Calling Obj-C from C

Member
Posts: 36
Joined: 2009.02
Post: #1
Hi,

I want to implement online rankings for my shoote'm up game (check this tread to know more about it) and I'm planning to use cocoslive.

My game is implemented in C and the only Obj-C code I have right now is for interacting with the OS. Once the window, view and everything else is setup, I pass the control to the game itself. No problems so far. Everything works as expected.

But now I want the score to be sent to a server, right after the GAME OVER screen. The problem I'm having is that because cocoslive is Obj-C, I don't know how to call the functions I need to call from my C code.

Any ideas or suggestions? Anything trivial I'm missing?
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Member
Posts: 36
Joined: 2009.02
Post: #2
Wait, I think I know how to do it. It's probably not the cleanest way but I think it should work.

Because in Obj-C I set my main loop function which is Obj-C as well, I can ask the game (C code) every frame if it's time to send a new score or retrieve it from the server. If that happens, I can call the functions I need.
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Member
Posts: 245
Joined: 2005.11
Post: #3
...or you could just change the file extension of the C file in question to .m and go knock yourself out.
Any standard C code will compile as Objective-C without changes, and you can use the extra bits of Objective-C without having to put stuff in classes. As long as you aren't running a thread outside of your main obj-C loop you shouldn't even need to worry about NSAutorelease pools.
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Moderator
Posts: 1,562
Joined: 2003.10
Post: #4
Another option is to define a simple C interface for the Objective-C functions you need to call, and write a small amount of glue code that lets you call them from a .c file. So, file.c #includes glue.h, which defines a set of C functions. glue.m calls through to Objective-C code in the function implementations. I use this approach when I want to keep Objective-C code out of the core of my program.
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Member
Posts: 36
Joined: 2009.02
Post: #5
Your approaches are clearly better than mine. I could rename my C file to .m as backslash suggests, but I like the idea of having a wrapper for Obj-C functions better, just in case I decide to port my game to another platform sometime later.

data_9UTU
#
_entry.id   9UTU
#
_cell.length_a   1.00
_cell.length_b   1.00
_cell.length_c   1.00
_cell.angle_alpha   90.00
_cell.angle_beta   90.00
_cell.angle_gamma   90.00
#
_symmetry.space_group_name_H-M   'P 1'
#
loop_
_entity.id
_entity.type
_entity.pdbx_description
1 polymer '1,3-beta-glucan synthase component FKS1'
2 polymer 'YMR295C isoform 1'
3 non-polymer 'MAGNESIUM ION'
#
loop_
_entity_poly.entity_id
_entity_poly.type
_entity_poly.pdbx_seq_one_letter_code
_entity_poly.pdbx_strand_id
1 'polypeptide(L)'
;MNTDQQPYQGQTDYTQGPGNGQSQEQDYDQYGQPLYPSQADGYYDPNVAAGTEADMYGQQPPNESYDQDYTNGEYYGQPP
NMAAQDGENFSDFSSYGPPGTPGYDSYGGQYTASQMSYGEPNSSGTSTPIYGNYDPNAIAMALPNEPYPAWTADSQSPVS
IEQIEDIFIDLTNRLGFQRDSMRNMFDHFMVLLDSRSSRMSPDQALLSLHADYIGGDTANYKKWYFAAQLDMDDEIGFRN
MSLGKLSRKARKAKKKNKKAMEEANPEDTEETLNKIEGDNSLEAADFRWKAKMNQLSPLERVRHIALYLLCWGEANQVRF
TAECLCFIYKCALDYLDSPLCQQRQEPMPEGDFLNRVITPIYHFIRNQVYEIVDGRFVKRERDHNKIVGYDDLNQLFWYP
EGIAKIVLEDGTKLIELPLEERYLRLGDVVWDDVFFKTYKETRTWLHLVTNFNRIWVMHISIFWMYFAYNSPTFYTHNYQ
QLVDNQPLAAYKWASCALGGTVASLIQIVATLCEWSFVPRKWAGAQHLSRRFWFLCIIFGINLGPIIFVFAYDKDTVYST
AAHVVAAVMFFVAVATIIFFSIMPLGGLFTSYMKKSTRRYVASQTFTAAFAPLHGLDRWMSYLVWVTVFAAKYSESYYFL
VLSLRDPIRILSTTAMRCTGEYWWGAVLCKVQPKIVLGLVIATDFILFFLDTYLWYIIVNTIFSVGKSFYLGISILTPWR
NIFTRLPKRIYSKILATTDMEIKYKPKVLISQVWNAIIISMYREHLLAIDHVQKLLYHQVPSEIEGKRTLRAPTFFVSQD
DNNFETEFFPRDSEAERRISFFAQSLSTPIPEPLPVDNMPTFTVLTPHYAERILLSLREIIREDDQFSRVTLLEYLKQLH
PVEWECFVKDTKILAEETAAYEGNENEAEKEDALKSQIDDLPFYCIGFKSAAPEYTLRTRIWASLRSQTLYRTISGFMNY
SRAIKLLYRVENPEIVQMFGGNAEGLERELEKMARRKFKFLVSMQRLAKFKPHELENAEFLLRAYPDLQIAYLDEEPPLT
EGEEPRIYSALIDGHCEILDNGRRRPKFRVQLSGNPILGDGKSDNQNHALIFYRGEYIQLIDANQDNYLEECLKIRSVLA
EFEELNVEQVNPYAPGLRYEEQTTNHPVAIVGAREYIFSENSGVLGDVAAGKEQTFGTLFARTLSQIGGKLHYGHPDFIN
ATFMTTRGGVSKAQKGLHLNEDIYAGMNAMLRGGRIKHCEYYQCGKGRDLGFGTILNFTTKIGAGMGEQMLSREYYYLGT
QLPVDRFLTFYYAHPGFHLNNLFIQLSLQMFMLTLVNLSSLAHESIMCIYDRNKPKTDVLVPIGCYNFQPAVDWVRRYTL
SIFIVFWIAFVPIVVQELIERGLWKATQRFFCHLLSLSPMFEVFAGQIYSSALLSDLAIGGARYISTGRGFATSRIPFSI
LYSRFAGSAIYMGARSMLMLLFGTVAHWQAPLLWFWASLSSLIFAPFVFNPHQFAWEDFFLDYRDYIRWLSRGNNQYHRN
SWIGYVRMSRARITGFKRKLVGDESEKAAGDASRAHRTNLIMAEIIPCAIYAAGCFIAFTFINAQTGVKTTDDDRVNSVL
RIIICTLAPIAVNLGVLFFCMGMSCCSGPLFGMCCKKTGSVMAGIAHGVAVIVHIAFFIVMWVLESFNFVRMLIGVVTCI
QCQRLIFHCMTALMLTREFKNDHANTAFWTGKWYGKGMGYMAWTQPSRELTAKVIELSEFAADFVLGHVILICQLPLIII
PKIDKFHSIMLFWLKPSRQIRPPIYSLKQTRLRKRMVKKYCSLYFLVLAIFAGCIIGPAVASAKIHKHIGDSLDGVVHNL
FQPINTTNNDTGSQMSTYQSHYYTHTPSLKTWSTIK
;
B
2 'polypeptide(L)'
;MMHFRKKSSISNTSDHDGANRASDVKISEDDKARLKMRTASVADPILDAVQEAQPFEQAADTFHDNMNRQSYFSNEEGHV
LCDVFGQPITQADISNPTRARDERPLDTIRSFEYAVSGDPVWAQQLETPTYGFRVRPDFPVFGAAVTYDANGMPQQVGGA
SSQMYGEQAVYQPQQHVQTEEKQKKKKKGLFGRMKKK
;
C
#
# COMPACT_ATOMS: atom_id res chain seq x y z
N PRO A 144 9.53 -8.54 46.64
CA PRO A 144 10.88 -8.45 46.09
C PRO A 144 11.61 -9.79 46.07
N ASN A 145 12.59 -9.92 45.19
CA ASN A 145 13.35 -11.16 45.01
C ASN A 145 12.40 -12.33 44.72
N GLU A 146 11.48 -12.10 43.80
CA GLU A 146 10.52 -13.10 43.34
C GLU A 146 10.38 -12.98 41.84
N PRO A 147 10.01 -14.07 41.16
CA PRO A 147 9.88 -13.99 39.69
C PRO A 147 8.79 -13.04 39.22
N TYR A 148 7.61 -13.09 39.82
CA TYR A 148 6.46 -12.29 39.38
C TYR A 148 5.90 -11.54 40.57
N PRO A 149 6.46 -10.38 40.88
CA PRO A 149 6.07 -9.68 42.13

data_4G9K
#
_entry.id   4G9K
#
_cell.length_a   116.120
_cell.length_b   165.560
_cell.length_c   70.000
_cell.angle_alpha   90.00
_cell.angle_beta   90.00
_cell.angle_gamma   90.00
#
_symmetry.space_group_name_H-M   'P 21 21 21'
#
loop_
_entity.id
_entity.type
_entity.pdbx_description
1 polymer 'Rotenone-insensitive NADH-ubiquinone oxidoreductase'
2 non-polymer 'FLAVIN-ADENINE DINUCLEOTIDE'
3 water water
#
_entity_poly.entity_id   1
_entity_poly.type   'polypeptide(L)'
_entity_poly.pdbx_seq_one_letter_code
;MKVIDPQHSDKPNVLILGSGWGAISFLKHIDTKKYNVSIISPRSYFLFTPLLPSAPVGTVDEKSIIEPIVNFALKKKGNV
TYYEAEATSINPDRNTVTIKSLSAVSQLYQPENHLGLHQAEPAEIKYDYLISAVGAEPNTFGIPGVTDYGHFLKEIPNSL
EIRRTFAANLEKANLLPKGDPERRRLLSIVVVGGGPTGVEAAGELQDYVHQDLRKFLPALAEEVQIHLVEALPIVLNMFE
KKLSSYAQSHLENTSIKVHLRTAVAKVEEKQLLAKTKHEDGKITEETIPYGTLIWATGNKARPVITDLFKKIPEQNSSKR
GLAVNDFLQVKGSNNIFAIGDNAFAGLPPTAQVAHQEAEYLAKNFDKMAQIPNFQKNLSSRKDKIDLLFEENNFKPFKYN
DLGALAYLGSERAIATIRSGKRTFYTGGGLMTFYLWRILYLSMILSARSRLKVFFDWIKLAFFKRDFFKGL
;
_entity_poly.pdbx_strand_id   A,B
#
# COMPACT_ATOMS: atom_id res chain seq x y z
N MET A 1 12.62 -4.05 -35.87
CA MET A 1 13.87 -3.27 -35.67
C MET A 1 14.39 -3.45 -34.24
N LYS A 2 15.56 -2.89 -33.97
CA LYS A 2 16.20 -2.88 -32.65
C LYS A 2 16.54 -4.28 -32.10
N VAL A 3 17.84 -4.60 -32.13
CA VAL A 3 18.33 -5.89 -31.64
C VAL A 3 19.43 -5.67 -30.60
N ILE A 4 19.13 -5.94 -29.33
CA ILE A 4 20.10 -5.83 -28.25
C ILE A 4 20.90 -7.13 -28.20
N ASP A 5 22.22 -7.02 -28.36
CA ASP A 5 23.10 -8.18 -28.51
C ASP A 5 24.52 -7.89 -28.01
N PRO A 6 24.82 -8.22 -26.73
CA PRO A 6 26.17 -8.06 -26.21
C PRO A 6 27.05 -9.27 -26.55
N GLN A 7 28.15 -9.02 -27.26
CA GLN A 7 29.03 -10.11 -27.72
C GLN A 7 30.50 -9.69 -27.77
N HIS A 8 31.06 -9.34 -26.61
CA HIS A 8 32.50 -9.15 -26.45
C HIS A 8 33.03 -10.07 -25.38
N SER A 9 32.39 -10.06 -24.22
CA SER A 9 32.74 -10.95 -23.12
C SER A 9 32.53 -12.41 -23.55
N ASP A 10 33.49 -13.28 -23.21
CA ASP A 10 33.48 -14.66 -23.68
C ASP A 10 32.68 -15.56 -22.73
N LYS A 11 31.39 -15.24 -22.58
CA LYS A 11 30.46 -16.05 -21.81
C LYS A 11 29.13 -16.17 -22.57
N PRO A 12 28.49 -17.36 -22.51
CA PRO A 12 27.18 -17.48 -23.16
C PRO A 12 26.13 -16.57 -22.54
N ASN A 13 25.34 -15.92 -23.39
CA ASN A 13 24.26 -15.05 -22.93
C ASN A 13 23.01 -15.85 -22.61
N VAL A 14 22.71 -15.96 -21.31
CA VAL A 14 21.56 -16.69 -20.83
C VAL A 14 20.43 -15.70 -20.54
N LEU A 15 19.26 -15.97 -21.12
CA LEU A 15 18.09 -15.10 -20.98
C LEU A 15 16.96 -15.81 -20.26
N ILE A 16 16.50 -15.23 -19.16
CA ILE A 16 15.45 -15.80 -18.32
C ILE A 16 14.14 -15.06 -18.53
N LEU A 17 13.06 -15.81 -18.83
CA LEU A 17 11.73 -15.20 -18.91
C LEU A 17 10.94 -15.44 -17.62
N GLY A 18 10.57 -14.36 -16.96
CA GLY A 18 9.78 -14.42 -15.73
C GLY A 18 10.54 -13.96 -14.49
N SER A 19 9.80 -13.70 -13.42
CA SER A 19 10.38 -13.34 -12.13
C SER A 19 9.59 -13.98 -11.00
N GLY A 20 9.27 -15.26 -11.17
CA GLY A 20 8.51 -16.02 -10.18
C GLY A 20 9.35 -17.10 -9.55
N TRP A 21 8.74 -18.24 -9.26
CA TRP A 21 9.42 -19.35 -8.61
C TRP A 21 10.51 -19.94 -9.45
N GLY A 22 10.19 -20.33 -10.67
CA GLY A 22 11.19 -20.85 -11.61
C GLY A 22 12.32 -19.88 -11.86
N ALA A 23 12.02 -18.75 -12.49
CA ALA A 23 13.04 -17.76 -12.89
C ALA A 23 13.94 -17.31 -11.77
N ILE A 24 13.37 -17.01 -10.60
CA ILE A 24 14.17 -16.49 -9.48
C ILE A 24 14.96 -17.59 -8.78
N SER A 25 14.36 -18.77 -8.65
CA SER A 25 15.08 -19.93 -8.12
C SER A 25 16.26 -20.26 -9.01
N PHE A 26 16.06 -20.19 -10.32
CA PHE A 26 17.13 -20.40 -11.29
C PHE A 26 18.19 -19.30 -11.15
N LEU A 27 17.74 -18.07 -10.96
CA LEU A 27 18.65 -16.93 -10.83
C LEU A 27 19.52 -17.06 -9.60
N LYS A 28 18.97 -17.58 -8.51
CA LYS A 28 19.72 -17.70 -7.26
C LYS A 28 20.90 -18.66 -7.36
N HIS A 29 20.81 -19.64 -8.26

Thanks guys!
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Member
Posts: 51
Joined: 2009.02
Post: #6
ThemsAllTook Wrote:Another option is to define a simple C interface for the Objective-C functions you need to call, and write a small amount of glue code that lets you call them from a .c file. So, file.c #includes glue.h, which defines a set of C functions. glue.m calls through to Objective-C code in the function implementations. I use this approach when I want to keep Objective-C code out of the core of my program.

Could you give an example of what the glue looks like? I just did a whole game in C (submitted and waiting). I had several times where I wanted to call Objective C from C, and was confused enough that I ended up with solutions I wasn't really happy with.
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Member
Posts: 36
Joined: 2009.02
Post: #7
Nosredna Wrote:Could you give an example of what the glue looks like? I just did a whole game in C (submitted and waiting). I had several times where I wanted to call Objective C from C, and was confused enough that I ended up with solutions I wasn't really happy with.
I haven't implemented it yet, but from what I understand it would look like:

yourFile.c (file from where you'd ideally call Obj-C functions but you end up calling the glue ones instead)
Code:
#include "glue.h"

void yourFunction(...)
{
    .
    .
    .
    glueDoSomething(...);
    .
    .
    .
}

glue.h
Code:
void glueDoSomething(...);

glue.m
Code:
#import "glue.h"
#import "yourObjCClass.h"

void glueDoSomething(...)
{
    objCFunction(...); // The Obj-C function you want to call, implemented in yourObjCClass.m
}
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Moderator
Posts: 1,562
Joined: 2003.10
Post: #8
Pretty much what's posted above, though the Objective-C method call would more likely look more like [objCObject doSomething]; than objcFunction(...);.
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